Jim would be there. Certainly, Clay would be in attendance. I think Jack showed up, as well. Bob could not make it of course. I graduated from Texas A&M in May 1969. This week my class celebrated its 50th reunion.
Clay is a great guy. He was always helpful to other folks, and he was the guy that got stuck in the middle. There was that time when some of us were turning 21 and could buy beer. Clay, Jim and Pierre had been to the pizza place just off campus.
They took their last pitcher of beer to bring back to the dorm. Piling into the front seat, Clay was in the middle holding the beer, even though he did not drink the stuff. The group got back to the quad just in time for the campus cops to pull them over.
The two guys on the outside bailed out of the car, leaving Clay holding the beer and arrested on a charge of minor in possession of alcohol. Jack was my roommate the second semester of our freshman year, but the time I remember him most was when we were juniors.
Jack was first sergeant of our company. Yes, we were in the Corps of Cadets at Texas A&M, Company A1, the Animals. Jack and Jim had gone to Huntsville hunting a date in one of the women’s dorms at Sam Houston State that Saturday night.
I was left at the dorm, bored and looking to get into some trouble. I hit on the idea of moving a little furniture. I ordered freshmen to carry all of Jack’s possessions, everything out of his room, to one of the latrines.
The freshman set everything up very neatly next to the showers and commodes. They even moved his class schedule cards and the first sergeant sign from his door. Jack came back to the campus drunk. The reason I knew this was because he threw open the door to my dorm room with a bang and started yelling.
Jack also had freshmen the next morning to throw trash cans full of water on top of me as I lay sleeping.Jim was the buddy with the irrepressible grin. When we were sophomores, word filtered through the company that the juniors were planning a severe hazing session for us (lots of push-ups and late night runs around the golf course).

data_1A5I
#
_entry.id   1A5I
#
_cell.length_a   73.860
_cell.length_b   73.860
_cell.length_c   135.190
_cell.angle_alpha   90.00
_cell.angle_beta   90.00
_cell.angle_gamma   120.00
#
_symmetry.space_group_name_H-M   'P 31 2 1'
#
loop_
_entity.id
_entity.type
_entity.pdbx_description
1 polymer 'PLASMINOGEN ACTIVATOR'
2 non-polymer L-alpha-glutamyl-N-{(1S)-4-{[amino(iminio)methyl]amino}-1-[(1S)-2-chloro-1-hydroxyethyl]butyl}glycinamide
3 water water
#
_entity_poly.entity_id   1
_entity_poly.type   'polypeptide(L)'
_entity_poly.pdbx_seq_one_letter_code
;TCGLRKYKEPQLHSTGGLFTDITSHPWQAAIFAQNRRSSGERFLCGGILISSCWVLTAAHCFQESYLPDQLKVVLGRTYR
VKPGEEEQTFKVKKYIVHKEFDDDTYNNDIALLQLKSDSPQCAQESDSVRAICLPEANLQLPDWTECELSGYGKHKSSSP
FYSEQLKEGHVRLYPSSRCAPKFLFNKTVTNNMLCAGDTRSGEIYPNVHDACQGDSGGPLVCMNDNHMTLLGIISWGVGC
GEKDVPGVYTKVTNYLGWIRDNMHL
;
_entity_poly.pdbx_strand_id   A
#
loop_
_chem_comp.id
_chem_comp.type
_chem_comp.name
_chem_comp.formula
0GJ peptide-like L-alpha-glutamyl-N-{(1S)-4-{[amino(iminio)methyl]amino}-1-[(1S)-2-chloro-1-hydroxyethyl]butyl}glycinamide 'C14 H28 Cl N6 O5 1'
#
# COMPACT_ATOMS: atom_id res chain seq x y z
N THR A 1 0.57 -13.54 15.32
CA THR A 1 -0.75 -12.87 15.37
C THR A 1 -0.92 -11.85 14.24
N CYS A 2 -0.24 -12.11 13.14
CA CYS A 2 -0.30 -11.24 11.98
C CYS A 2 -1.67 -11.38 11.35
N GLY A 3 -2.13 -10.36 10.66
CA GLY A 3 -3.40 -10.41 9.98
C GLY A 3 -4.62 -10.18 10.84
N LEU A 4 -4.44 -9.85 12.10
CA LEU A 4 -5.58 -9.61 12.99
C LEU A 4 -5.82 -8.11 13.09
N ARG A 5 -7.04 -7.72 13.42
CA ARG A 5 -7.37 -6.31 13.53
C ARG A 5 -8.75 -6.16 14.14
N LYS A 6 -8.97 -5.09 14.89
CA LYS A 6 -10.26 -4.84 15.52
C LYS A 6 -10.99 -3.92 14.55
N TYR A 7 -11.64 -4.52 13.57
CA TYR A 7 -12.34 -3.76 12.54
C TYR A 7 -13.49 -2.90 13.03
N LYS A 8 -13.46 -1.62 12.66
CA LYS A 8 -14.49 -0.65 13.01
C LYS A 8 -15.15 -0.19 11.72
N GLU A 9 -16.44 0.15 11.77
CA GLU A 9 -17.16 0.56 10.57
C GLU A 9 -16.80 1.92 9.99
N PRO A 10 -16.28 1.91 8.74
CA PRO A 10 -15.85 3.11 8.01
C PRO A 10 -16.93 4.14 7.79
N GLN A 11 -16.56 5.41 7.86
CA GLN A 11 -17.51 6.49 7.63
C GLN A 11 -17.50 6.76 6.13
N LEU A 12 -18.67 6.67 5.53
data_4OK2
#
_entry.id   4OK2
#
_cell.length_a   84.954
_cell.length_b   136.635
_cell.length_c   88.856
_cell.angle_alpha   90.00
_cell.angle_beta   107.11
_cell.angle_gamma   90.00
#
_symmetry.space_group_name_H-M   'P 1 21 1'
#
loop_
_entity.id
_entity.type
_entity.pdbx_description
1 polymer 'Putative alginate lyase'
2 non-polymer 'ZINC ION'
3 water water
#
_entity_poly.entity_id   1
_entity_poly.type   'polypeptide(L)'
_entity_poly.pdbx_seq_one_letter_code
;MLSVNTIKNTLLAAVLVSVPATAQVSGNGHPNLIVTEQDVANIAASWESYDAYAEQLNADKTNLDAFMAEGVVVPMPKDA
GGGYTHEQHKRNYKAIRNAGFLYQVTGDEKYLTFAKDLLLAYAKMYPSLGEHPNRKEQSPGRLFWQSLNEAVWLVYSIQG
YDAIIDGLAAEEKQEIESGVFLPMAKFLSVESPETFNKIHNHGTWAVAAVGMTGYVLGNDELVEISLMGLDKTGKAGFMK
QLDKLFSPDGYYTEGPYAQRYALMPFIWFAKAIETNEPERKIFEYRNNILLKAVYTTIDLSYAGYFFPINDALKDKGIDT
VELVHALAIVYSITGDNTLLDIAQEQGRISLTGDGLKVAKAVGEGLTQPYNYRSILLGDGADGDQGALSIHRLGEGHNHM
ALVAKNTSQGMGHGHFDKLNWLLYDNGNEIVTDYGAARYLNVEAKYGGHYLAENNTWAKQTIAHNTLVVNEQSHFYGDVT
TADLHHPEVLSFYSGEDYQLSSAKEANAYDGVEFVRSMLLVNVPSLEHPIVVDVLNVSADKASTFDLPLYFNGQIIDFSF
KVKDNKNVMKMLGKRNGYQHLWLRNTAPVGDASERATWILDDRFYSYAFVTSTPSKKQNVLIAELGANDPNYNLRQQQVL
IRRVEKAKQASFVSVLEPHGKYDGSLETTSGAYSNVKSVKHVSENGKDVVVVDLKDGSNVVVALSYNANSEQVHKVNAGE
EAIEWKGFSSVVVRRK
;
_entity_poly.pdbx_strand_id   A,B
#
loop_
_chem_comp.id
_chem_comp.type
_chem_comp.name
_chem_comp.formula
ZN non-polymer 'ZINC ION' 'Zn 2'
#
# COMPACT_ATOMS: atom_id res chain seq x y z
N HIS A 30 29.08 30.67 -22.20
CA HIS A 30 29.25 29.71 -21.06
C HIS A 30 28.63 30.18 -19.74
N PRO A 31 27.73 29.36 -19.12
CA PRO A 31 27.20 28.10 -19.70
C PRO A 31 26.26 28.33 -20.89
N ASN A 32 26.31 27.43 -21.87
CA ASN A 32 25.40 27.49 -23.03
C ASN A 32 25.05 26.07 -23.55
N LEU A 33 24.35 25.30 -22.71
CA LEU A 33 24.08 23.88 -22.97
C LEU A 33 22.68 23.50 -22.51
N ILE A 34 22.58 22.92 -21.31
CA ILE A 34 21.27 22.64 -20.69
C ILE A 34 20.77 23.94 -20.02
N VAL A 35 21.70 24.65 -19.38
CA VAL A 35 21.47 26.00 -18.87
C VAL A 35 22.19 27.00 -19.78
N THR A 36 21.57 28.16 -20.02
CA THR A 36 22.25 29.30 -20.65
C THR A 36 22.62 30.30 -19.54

Life is not fair and neither was the thought process of that junior class. We decided to do something to merit the punishment. We tossed a can of cleaner with a lit cherry bomb inside into every junior’s room at 2 a.m.
I was rushing back to my room when I saw Jim holding an unlit “Babo Bomb” in the hall outside the ranking junior’s door. “Bob, give a light,” Jim pleaded. I obliged, just as the target emerged from the room holding a pillow to block the bomb.
Jim went over the top of the defender like he was still playing football for Garland High, and spiraled the bomb to the back of the room. A very satisfactory explosion followed.
Bob Johnson had a smile that could electrify a power grid in a mid-sized county.
He came from Paris and played in the Fightin Texas Aggie Band. He worked several jobs as he rushed his way through college. He graduated early so he could marry his sweetheart, Sandy. Bob was killed in Vietnam, almost before the ink was dry on our diplomas.
My 50th class reunion was Monday and Tuesday. On Monday, my wife needed a ride to a doctor’s appointment in Dallas. Tuesday was spent writing stories for this issue of the Jefferson Jimplecute. Reunions are about seeing old friends, recalling the days when we were young and remembering those who are no longer with us.
Somehow, I don’t feel like I have missed my reunion, at all. I’ll just catch up with my buddies later.
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